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In glory of my (a) Kinsman Hercules,
The Rich of the Tipsy Bacchanals,
Tearing the Thracian Singer in their rage.

An allufion to the story of Orpheus, who was said to have been torn in pieces by women, at the time of facrificing to Bacchus, because, out of sorrow for the loss of his wife; he abandoned the company of all other women.

Rabelais ludicrously obferves upon it, [Works book iv. chap. 55-)

" That when the Thracian women had torn him to pieces, they threw “his head and lyre into the river Hebrus, down " which they floated to the Euxine Sea, as far “ as the island Lesbos, the head continually

uttering a doleful fong, as it were lamenting “ the death of Orpheus ; and the lyre with the “wind's impulfe moving it's strings, harmo

niously accompanying the voice."

Mr. Somervile beautifully defcribes his distress in the following lines. [Chace book 2. 273, &c.] “ So when the furious Bacchanaks affaild “Tbreician Orpbeus, poor ill-fated bard! “Loud was the cry, hills, woods, and Hebrus'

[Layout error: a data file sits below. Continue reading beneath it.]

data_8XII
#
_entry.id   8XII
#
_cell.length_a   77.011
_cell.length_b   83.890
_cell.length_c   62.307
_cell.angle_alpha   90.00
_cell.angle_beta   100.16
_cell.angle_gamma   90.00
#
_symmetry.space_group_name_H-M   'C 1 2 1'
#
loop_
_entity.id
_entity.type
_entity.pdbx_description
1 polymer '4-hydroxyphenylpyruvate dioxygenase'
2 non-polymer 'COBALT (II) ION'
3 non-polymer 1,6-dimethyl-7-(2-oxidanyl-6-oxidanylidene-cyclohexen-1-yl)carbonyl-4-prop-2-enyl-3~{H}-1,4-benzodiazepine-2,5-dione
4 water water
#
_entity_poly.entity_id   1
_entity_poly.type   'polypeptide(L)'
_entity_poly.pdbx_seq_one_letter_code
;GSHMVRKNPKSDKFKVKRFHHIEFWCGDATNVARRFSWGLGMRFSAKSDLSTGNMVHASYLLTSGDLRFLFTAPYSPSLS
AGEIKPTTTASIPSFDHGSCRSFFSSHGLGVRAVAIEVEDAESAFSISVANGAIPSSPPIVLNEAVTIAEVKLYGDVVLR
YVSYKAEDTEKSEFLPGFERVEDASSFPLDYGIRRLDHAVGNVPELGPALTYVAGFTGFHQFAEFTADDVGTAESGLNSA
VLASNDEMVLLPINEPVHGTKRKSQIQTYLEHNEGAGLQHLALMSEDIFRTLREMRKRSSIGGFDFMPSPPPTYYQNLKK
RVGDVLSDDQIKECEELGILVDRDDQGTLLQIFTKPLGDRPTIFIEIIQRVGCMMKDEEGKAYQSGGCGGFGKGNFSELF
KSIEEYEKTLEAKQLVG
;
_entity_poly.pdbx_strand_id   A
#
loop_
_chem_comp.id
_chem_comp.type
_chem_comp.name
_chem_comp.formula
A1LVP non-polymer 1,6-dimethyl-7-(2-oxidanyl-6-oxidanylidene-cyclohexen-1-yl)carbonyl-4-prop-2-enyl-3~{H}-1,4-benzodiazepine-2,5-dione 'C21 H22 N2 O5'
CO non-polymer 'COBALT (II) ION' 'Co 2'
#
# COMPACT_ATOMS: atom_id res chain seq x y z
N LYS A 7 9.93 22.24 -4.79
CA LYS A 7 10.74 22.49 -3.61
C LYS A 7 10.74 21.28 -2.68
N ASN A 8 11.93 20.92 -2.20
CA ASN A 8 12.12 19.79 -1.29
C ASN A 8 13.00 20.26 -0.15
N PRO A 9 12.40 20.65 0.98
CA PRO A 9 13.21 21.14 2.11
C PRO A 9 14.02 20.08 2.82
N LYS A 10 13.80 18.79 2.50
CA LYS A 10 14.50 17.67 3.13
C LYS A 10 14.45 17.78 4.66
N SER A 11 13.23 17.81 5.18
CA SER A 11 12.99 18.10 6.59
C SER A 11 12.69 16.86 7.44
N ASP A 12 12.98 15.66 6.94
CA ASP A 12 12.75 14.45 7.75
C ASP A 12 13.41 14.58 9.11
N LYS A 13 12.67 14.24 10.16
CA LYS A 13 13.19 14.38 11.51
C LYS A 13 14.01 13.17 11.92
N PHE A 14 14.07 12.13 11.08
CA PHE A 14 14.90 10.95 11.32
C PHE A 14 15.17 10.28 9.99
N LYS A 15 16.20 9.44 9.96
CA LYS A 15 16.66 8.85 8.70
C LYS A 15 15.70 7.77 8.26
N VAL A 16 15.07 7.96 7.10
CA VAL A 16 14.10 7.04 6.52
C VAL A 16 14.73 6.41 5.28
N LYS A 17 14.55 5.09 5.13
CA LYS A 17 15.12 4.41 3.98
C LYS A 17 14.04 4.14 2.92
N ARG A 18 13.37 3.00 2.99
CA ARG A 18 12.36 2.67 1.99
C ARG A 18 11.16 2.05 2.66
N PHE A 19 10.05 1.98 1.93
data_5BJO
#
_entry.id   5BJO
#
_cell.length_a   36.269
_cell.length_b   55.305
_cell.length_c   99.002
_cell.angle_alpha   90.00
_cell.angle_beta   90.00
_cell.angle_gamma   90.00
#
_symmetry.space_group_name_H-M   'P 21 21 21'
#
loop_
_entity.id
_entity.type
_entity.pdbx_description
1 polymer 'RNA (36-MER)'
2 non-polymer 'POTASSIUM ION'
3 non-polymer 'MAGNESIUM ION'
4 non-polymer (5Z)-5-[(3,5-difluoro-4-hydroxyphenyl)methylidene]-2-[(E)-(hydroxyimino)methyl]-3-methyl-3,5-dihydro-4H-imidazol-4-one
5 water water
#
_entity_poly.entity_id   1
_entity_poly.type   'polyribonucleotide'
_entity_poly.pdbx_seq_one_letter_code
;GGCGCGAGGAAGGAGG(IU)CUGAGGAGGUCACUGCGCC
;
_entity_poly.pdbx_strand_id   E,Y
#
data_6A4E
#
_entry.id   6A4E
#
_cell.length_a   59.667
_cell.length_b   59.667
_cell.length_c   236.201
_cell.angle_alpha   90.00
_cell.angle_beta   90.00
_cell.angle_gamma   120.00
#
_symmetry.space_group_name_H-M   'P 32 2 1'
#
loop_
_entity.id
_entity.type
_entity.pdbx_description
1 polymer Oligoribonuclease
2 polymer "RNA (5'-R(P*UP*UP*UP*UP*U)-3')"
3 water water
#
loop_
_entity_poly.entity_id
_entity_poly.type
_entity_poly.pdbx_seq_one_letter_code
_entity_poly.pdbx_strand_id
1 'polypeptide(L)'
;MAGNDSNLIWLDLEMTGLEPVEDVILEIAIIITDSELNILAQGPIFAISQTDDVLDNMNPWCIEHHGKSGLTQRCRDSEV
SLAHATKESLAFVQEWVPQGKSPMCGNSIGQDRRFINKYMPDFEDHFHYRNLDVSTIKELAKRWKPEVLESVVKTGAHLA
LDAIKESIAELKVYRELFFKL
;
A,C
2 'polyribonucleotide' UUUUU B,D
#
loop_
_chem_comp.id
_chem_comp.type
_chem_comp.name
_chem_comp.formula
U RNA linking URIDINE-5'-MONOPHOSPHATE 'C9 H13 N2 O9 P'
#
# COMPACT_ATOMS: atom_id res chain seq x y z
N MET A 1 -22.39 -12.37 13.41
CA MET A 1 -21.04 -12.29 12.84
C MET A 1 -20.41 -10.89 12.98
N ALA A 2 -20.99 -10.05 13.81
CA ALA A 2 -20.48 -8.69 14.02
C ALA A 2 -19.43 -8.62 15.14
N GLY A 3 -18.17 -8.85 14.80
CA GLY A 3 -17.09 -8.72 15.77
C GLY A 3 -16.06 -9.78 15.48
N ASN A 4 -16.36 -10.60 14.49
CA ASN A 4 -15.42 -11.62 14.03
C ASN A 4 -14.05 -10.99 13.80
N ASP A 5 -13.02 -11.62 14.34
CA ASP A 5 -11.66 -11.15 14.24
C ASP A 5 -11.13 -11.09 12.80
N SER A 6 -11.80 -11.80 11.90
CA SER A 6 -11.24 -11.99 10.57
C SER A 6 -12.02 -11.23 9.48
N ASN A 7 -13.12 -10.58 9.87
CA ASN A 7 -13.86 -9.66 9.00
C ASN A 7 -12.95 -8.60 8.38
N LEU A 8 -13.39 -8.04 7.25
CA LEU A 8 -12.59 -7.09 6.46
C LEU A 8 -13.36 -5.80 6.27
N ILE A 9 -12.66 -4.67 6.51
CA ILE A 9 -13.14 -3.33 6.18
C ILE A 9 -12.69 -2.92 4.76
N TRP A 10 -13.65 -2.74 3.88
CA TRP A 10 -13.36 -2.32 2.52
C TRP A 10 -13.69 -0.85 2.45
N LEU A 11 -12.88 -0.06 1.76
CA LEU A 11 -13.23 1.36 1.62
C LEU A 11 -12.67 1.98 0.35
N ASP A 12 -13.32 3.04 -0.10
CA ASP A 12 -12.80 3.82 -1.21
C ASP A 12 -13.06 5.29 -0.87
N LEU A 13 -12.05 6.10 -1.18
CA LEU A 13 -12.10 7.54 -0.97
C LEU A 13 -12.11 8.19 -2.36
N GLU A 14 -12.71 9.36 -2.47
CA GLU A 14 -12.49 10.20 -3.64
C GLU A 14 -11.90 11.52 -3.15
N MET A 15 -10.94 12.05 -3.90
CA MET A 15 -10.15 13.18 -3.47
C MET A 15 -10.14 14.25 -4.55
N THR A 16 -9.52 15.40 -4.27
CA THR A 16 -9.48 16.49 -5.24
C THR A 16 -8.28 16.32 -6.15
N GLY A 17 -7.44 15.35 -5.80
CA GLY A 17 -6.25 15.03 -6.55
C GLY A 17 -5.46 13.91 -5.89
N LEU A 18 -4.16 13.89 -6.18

“banks

(a) Plutarch in the life of Thefeus, obferves, that he and Hercules were nearly related, being born of cousin germans: for Ethra the mother of Theseus, was the daughter of Pitheus, and Alcmena, of Lycidice; and Lycidice and Pittbeus brothers and fifters by Hippodamia and Pelops.

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“ Return'd their clam'rous rage ; distress'd he

66 flies,

Shifting from place to place, but Aies in vain ; “For eager they pursue, till panting, faint,

By noisy multitudes o’erpower'd, he sinks " To the relentless crowd a bleeding prey.

Act. v. fc. 1. p. 159.

Theseus. What are they that do play it ? Philoft. Hard handed men that work in Athens here.]

These two verses seem to hint at the following lines in a poem of Spenser's, intitl'd, The Tears of the Muses, [Works, Hughes's edit. p. 1376.]

Whilom in ages paft none might profess “ But princes, and high-priests that secret skill, " The facred laws therein they wont express, “ And with deep oracles their verses fill; “ Then was she held in sovereign dignity, “ And made the noursling of nobility..

“But now nor prince nor priest doth her main,

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“ tain,